Makloubet Setti – A Dish That Speaks CultureBy CairoCooking • December 9, 2015

Like all art, cooking can tell beautiful stories. It can take us to places we have never been, and expose us to new cultures and lifestyles – beyond just the simple mixing of ingredients and the creation of good flavours. Cooking can be a connection between one and his roots. Simply said, it is a representation of one’s identity. And no matter how creative we can get with modern cooking and with different cuisines, we always long to our traditional food that connects us to our roots, our childhood flavours and our identity.
To our delight, wife, mother of three, life coach, and amazing home cook Nelly Abuarqub, offered to share her family’s much treasured classic Maklouba recipe.
To Nelly, ‘Makloubet Setti’ is definitely no exception. It is a dish that she cooks with pride and joy, a classic family recipe taught to her by her dear grandmother (as the name suggests). This maklouba takes Nelly back to beautiful traditional family gatherings in the heart of Ramallah, Palestine. Although the dish features different components, each requiring work and patience, she prepares her dish with much passion and love. Her eyes glow with excitement sharing a dish she grew up loving.


Maklouba is the Arabic word for “upside down,” a traditional Palestinian upside down dish of lamb, eggplants and rice. A large pot is layered with lamb that is covered with eggplants then the rice comes on top. After all is cooked, this pot is held upside down against a serving dish, like you would turn a cake. The rice becomes at the bottom and spreads in the serving dish while the eggplants and lamb just fall over it. It is not an exaggeration that the aromas and the flavours in this dish are beyond incredible.

Before the cooking starts, Nelly picks out the needed spices from a pantry full of Levantine aromas. While some are common in Egyptian cooking, others are entirely new. ‘Loomi,’ for example, is dried lime that gives her Arabic dishes much flavour and fragrance.
There is also a ready spice mixed especially for Maklouba. It mainly consists of turmeric, ginger, cinnamon, pepper and bay leaves among other spices. Still, she recommends using any other Arabian meat spice mix, if the maklouba one is not available.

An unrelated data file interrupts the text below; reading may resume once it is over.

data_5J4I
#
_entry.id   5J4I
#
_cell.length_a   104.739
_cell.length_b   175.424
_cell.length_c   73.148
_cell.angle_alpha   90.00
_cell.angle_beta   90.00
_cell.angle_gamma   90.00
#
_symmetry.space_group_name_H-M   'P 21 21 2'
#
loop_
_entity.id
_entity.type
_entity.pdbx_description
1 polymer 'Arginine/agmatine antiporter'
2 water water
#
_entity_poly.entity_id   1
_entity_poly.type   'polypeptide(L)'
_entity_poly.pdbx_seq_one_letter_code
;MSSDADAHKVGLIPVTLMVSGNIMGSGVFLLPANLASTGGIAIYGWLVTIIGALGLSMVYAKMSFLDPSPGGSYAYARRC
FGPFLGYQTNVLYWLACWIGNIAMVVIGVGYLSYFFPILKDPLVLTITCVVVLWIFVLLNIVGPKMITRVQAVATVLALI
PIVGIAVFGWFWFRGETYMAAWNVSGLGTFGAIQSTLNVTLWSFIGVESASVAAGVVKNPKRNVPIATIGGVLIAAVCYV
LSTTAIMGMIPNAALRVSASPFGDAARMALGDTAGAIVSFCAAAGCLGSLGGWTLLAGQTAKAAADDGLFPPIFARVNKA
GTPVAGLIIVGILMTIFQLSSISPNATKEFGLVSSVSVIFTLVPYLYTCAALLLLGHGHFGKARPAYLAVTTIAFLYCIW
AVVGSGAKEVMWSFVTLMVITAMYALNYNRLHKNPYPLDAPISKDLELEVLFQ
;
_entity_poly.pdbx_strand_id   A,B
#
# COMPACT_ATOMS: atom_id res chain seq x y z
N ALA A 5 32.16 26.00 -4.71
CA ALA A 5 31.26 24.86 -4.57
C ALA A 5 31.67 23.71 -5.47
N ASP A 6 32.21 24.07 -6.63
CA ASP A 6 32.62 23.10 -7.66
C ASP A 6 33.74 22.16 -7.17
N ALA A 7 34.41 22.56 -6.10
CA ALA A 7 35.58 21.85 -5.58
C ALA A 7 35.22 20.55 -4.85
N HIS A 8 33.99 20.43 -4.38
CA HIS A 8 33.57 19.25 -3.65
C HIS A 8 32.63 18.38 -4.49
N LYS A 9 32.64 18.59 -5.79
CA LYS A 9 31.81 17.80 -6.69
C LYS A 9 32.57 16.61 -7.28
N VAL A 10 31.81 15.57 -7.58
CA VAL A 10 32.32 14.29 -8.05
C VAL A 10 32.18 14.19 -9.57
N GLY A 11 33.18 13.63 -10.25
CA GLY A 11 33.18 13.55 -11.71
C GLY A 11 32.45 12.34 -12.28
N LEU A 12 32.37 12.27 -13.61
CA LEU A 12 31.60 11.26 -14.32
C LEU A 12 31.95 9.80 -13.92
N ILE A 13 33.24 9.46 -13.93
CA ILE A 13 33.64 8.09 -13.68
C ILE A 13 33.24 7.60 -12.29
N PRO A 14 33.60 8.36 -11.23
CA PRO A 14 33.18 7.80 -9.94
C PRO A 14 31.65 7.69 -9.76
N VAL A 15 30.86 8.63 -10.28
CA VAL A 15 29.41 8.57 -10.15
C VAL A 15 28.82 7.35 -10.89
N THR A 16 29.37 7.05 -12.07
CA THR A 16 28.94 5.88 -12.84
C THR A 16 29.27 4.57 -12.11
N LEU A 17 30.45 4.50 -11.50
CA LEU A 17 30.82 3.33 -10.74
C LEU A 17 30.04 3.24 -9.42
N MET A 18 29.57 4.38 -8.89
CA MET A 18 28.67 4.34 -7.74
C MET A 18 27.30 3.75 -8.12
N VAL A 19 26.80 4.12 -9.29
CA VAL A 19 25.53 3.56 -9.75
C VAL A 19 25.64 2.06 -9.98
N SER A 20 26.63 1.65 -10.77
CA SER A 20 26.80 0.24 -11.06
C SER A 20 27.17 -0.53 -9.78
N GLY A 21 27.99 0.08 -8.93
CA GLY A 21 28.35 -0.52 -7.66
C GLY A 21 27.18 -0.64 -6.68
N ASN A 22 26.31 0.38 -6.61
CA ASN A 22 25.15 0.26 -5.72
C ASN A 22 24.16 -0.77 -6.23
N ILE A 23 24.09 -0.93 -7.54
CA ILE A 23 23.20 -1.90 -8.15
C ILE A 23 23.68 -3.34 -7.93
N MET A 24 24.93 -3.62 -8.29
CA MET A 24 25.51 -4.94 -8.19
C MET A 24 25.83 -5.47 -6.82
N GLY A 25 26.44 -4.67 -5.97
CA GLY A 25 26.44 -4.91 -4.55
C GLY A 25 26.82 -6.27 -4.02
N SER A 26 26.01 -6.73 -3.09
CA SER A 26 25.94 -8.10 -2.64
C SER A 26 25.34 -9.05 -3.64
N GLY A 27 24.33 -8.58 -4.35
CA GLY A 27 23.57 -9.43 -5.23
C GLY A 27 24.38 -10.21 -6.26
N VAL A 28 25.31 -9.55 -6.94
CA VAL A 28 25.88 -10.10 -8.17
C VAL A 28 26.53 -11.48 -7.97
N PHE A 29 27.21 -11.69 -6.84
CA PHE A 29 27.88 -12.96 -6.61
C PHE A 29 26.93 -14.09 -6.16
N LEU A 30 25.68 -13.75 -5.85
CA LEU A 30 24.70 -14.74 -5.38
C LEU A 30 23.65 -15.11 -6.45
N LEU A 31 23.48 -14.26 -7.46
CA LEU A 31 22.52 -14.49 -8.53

Nelly believes the traditional recipe she learned from her ancestors is by far the best. She had tried some changes and always went back to ‘Makloubet Setti.’ As Nelly relentlessly deep-fries the sliced eggplants, we wonder whether it is easier to just ovenroast them. Nelly smiles and says “well, of course you can and it will be healthier, but it will not be Makloubet Setti.” Having said that, she confesses that she did try the roasted eggplants before but it is not the same since “the maklouba needs the moisture of the fried eggplants, and by roasting them, you drift away from the classic.”
Nelly, serves the maklouba in a beautiful Palestinian serving dish, with minted yoghurt and a luscious traditional salad on the side. A simple yet cultured presentation to a dish that carries lots of rich Arabic flavours.
Nelly also recommends replacing the lamb with chicken quarters and the aubergine with cauliflower, while following the exact recipe. That’s yet another Palestinian classic.

To read the full recipe click here.

maklouba layered
maklouba final

Leave a comment

Leave a Reply

Your email address will not be published. Required fields are marked *

Share Article

Facebook Twitter Pinterest Print

Share Article

Facebook Twitter Pinterest Print